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Vol. 18. Issue 1.
Pages 69-80 (January - April 2018)
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Vol. 18. Issue 1.
Pages 69-80 (January - April 2018)
Original article
DOI: 10.1016/j.ijchp.2017.05.003
Open Access
An abridged Spanish version of Sexual Double Standard Scale: Factorial structure, reliability and validity evidence
Versión abreviada española de la Sexual Double Standard Scale: estructura factorial, fiabilidad y evidencias de validez
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Juan Carlos Sierraa,
Corresponding author
jcsierra@ugr.es

Corresponding author: Facultad de Psicología, Campus Universitario de Cartuja, s/n. 18011 Granada, Spain.
, Nieves Moyanob, Pablo Vallejo-Medinac, Carmen Gómez-Berrocala
a Mind, Brain, and Behavior Research Center (CIMCYC), Universidad de Granada, Spain
b Universidad de Zaragoza, Huesca, Spain
c SexLab KL, Facultad de Psicología, Fundación Universitaria Konrad Lorenz, Colombia
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Figures (1)
Tables (7)
Table 1. Samples sociodemographic characteristics.
Table 2. Secondary factor loadings for the SDSS items obtained from EFA.
Table 3. Item psychometric properties.
Table 4. Four and eight-week test-retest reliability of the abridged version of the SDSS.
Table 5. Zero-order correlations between the indexes from the SDSS, and scores from DSS and SDO (n=804).
Table 6. Difference in the average scores of the SDSS in terms of sex, age and education level (n=804).
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Abstract
Background/Objective

Sexual double standard (SDS) has long been associated to several dimensions of sexual health. Therefore the assessment of SDS is relevant and requires self-reported measures with adequate psychometric properties. This study aims to adapt the Sexual Double Standard Scale (SDSS) into heterosexual Spanish population and examine its psychometric properties. Method: Using quota incidental sampling, we recruited a sample of 1,206 individuals (50% women), distributed across three groups based on their age (18-34, 35-49 and 50 years old and older). Results: We performed both, Exploratory Factor Analysis and Confirmatory Factor Analysis. An abridged version was yielded, consisting of 16 items distributed into two factors (Acceptance for sexual freedom and Acceptance for sexual shyness). A second-order factor structure was also adequate, which facilitates the use of a global index for SDS. Reliability, based on internal consistency and temporal stability was good for the factors. Evidence of validity is also shown and reported. Conclusions: This adapted version of the SDSS is reliable and valid. The importance for its use to estimate the prevalence of both traditional and modern forms of this phenomenon is discussed.

Keywords:
Sexual double standard
Sexual Double Standard Scale
Reliability
Validity
Instrumental study
Resumen
Antecedentes/Objetivo

El doble estándar sexual (DES) se ha asociado a distintas dimensiones de la salud sexual, por lo que su evaluación es relevante y requiere de instrumentos con adecuadas propiedades psicométricas. Se plantea la adaptación a población heterosexual española de la Sexual Double Standard Scale (SDSS) y examinar sus propiedades psicométricas. Método: Mediante un muestreo incidental por cuotas se obtuvo una muestra de 1.206 sujetos (50% mujeres), distribuidos en tres grupos en función de la edad (18-34 años, 35-49 años y 50 años o más). Resultados: Mediante Análisis Factorial Exploratorio y Análisis Factorial Confirmatorio se consiguió una versión de 16 ítems distribuidos en dos factores (Aceptación de la libertad sexual y Aceptación del recato sexual), cuya combinación en un factor de segundo orden permite obtener un índice global de doble estándar sexual. La fiabilidad de consistencia interna y test-retest es óptima para los dos subfactores y sus medidas presentan adecuados índices de validez. Conclusiones: Esta versión adaptada de la SDSS es fiable y válida. Se discute su importancia para detectar la prevalencia de DES tradicional y de expresiones más modernas de este fenómeno.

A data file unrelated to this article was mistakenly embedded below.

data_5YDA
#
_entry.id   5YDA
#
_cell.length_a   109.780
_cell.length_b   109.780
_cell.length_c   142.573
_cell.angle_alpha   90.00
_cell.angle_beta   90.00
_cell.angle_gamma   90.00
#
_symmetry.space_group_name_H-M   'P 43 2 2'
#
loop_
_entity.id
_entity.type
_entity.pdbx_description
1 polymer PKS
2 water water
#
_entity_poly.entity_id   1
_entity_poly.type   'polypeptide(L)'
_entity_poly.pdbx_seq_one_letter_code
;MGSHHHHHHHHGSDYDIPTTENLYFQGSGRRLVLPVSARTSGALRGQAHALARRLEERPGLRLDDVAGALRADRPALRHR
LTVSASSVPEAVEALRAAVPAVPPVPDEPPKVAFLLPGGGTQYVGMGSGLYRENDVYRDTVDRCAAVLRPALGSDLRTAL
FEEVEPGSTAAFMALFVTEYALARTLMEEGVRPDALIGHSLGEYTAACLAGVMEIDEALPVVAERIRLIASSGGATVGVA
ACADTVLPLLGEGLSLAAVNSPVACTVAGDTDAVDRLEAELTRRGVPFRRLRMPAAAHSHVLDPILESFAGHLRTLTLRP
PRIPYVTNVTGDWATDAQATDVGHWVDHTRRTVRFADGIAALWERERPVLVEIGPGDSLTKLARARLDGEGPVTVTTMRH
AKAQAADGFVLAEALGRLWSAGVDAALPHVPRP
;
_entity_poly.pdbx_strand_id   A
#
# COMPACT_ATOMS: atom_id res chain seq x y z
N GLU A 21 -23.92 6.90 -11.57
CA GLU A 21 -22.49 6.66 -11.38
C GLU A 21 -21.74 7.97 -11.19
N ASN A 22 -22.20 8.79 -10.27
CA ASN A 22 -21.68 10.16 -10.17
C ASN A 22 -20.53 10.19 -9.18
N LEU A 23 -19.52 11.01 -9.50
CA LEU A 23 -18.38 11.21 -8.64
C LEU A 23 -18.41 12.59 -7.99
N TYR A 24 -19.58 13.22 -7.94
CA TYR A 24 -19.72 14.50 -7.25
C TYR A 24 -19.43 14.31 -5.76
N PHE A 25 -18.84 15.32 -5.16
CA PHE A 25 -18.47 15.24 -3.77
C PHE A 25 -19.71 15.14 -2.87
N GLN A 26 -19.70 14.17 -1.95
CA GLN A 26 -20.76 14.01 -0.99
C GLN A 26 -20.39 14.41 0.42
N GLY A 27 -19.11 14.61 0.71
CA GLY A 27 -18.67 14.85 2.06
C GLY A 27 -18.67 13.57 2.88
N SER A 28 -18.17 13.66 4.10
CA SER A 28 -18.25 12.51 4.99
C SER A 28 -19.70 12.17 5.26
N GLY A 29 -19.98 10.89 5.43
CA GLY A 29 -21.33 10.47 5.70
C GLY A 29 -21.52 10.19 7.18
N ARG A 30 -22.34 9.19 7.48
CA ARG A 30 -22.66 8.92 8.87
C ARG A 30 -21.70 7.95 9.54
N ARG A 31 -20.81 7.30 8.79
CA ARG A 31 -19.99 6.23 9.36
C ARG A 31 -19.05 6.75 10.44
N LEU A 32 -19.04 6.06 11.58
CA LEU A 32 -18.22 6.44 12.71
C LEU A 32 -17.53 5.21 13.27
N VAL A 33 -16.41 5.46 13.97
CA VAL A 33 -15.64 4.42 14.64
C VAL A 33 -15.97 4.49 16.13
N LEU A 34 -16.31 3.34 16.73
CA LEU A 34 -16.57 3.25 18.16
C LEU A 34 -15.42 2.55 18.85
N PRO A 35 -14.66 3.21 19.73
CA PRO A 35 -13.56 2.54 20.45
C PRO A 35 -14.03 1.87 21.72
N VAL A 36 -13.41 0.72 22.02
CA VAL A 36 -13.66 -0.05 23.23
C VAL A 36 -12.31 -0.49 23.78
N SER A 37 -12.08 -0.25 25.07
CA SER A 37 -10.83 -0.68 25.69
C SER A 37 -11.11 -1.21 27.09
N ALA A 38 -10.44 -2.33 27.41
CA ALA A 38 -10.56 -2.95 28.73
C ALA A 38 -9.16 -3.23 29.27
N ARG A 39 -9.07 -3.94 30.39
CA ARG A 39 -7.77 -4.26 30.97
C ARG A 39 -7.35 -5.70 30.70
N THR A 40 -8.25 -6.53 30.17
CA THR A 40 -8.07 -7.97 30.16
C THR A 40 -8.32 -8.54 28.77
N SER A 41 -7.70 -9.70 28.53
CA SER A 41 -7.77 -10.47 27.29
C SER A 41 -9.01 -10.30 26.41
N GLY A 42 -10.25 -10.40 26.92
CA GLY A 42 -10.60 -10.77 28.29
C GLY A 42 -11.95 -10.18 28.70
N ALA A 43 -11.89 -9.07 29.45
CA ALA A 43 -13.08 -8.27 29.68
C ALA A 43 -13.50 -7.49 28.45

Palabras clave:
Doble estándar sexual
Sexual Double Standard Scale
fiabilidad
validez
estudio instrumental
Full Text

The Sexual Double Standard (SDS) refers to the social rewarding and praise that men receive, not women, when they are sexually active in their heterosexual interactions (Fasula, Carry, & Miller, 2014; Milhausen & Herold, 2002). Individuals with a greater endorsement of traditional SDS assume more sexual freedom to men than to women in some contexts and related to sexual behaviors (e.g., sex before marriage, sex with multiple sexual partners, sexual debut at early ages, casual relationships without commitment, or playing an active role in sex). On the other hand, less adhesion to SDS leads to a greater acceptance of equality between both sexes (Crawford & Popp, 2003; García-Cueto et al., 2015; Sierra, Rojas, Ortega, & Martín Ortiz, 2007).

A better knowledge regarding the prevalence of SDS is of interest in both clinical and psychosocial viewpoints. Previous research has shown that SDS is associated with sexual victimization (Eaton & Matamala, 2014; Sierra, Bermúdez, Buela-Casal, Salinas, & Monge, 2014; Sierra, Monge, Santos-Iglesias, & Salinas, 2011), sexual aggression (Eaton & Matamala, 2014; Llor-Estebán, García-Jiménez, Ruiz-Hernández, & Godoy-Fernández, 2016; López-Ossorio, González Álvarez, Buquerín Pascual, García Rodríguez, & Buela-Casal, 2017; Moyano, Monge, & Sierra, 2017; Sierra, Gutiérrez-Quintanilla, Bermúdez, & Buela-Casal, 2009), greater risk of sexually transmitted infections (Bermúdez, Castro, Gude, & Buela-Casal, 2010; Bermúdez, Ramiro, Sierra, & Buela-Casal, 2013; Fasula et al., 2014), and lower sexual satisfaction (Haavio-Mannila & Kontula, 2003; Santos-Iglesias et al., 2009).